Hobbies help ease anxiety amidst pandemic

Kassie DeJean, Reporter

WEB EXCLUSIVE The current statewide shelter-in-place order has some teens experiencing loneliness or anxiousness, but they can combat these emotions by connecting with friends or trying new things.

“To cope with all the social distancing I downloaded the app Calm and have been working with breathing exercises,” freshman Lucy Selcow said. “I have been making sure to FaceTime my friends.”

Staying inside for prolonged periods of time and not participating in activities that correlate to a daily schedule can lead to boredom and depression, according to the American Psychological Association.

“Doing things that you can share together virtually to have a sense of shared humanity even when you’re apart is helpful, whether it’s sharing music with each other, TikTok videos or funny things on Instagram,” school counselor Laurie Pomeranz said. “Whatever it is that you can connect through when you can’t be together live, are important ways of finding joy.”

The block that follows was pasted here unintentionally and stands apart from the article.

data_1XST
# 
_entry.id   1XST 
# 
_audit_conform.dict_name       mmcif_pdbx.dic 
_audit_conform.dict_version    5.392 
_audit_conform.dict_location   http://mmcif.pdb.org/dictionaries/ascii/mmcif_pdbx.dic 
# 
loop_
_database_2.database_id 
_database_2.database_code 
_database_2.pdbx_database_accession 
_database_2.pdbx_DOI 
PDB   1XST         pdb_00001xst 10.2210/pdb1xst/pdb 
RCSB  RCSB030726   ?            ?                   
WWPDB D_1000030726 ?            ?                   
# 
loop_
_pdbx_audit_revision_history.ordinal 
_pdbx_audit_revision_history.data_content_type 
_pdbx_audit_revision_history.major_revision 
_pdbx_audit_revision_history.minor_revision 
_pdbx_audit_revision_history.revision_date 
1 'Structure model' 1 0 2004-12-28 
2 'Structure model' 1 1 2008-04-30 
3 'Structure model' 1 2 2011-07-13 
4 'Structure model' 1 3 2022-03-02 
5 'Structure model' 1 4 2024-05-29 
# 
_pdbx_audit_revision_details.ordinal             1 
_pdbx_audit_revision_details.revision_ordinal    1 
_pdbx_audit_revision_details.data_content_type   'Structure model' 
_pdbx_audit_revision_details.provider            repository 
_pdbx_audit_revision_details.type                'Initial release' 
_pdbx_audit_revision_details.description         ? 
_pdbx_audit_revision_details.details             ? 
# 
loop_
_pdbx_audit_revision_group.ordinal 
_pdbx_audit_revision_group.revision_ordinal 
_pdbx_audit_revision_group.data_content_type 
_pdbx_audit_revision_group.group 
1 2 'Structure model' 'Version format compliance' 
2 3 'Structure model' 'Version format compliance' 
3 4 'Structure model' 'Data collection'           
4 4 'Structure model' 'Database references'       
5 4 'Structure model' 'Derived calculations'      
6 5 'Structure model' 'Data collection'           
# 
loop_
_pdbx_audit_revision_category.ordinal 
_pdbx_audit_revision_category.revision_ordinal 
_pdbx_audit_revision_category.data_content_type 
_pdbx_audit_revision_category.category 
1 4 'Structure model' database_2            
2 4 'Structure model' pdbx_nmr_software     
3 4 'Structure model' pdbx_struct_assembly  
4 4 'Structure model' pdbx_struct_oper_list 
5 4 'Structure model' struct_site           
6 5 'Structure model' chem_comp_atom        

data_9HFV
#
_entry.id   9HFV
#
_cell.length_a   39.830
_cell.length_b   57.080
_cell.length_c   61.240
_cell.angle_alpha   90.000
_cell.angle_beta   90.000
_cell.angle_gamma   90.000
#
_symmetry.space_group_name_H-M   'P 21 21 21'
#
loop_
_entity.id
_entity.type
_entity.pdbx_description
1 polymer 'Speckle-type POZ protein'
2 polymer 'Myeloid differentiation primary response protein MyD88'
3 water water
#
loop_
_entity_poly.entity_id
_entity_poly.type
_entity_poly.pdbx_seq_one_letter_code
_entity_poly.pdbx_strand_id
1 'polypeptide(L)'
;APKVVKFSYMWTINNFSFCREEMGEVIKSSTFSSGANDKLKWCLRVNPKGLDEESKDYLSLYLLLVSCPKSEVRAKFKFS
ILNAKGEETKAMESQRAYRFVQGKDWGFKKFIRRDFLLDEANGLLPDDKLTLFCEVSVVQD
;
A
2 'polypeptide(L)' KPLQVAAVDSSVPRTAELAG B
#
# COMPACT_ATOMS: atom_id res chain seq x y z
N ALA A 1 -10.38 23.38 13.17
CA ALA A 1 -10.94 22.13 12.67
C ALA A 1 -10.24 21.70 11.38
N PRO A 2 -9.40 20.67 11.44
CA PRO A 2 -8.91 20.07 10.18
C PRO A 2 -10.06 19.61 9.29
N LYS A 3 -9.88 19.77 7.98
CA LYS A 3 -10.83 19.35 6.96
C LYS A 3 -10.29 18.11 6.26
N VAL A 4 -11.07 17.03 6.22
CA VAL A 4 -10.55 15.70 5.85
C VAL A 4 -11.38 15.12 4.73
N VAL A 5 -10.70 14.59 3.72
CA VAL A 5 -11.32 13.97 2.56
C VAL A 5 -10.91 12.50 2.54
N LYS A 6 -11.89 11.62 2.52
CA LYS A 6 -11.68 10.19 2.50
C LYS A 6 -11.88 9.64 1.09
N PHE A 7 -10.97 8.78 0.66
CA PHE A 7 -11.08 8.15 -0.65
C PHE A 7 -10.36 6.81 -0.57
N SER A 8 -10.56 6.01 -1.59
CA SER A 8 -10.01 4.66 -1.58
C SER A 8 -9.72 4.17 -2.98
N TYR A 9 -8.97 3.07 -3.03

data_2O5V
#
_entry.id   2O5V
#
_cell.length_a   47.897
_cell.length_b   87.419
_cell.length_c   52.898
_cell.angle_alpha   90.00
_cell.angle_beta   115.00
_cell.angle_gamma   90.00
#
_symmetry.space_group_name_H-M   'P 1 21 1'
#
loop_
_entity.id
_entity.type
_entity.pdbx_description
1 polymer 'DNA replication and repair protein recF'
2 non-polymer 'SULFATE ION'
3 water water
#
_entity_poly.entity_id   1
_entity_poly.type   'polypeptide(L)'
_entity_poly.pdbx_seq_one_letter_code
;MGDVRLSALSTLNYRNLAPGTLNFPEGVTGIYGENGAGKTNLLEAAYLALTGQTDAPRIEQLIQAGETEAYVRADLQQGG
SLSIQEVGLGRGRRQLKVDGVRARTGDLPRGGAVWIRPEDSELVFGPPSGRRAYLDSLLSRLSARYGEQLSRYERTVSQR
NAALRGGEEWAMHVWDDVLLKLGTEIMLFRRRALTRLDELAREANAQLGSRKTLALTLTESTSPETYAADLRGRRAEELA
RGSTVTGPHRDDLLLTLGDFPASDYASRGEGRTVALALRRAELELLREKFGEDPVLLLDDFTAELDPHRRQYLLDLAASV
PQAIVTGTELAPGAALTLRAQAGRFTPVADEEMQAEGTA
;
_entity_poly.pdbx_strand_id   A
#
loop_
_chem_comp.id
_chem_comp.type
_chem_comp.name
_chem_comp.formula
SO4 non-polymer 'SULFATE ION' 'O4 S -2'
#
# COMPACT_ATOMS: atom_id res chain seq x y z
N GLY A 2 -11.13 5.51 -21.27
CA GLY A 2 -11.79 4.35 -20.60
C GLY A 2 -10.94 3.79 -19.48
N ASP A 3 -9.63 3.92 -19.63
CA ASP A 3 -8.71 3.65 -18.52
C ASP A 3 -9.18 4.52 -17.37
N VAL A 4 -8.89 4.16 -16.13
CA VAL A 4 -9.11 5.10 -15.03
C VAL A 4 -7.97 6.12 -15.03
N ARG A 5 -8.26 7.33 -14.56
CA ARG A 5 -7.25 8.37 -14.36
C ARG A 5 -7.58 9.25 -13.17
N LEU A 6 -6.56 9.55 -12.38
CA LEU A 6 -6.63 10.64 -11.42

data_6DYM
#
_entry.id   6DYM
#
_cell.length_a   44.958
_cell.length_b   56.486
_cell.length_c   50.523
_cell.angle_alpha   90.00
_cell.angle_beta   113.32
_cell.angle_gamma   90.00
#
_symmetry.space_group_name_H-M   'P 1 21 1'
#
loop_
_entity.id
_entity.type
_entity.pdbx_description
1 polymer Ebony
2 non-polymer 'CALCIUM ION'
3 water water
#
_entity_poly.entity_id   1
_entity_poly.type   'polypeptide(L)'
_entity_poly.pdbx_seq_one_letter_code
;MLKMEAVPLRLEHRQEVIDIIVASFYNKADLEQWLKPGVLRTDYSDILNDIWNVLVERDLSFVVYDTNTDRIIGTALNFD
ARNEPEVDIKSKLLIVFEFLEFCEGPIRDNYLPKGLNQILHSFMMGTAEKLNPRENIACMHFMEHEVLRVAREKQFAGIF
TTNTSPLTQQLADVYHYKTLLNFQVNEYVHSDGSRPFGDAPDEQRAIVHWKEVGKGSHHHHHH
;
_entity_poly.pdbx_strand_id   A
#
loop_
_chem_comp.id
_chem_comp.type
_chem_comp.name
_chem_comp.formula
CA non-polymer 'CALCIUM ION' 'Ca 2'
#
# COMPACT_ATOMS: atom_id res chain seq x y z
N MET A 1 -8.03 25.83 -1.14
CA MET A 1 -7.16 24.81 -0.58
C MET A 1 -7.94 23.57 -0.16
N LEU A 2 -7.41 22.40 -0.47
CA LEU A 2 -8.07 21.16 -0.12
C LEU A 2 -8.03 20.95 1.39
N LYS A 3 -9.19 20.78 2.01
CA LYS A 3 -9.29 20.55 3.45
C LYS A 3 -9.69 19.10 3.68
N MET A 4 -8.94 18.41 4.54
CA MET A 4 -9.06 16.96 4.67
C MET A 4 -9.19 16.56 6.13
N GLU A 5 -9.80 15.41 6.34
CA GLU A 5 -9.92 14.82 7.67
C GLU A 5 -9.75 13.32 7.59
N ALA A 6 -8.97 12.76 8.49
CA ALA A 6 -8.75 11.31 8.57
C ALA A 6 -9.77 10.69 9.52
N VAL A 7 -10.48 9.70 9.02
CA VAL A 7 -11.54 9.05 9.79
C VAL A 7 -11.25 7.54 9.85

Everyone can use the shelter in place to focus on or restart hobbies or instruments that they used to do in their past.

“I usually play piano,” junior Kate Baker said. “But I used to play guitar so I picked up the guitar again and I’m trying to relearn that and it’s not going very well.”

They can also use it to take up a new hobby or interest such as learning to bake, draw or write poetry.

“If you were thinking about taking up an instrument, there’s classes online if you have the instrument,” Kimberly De Caires, a therapist and licensed clinical social worker, said. “If you’re thinking about taking up a language there’s Duolingo. If you’re interested in making art, spend some time on your art practice. Whatever it is, try to find ways to schedule something constructive and meaningful into your life.”

The shelter in place order allows leaving the house for walks or runs, so long as individuals do not have to drive to get to their exercise destination.

I have been making sure to go on walks or runs in my neighborhood either in the morning or afternoon,” Selcow said. “I think that the fresh air helps me relieve any stress I have about social distancing and so that I don’t get tired of being inside all the time.”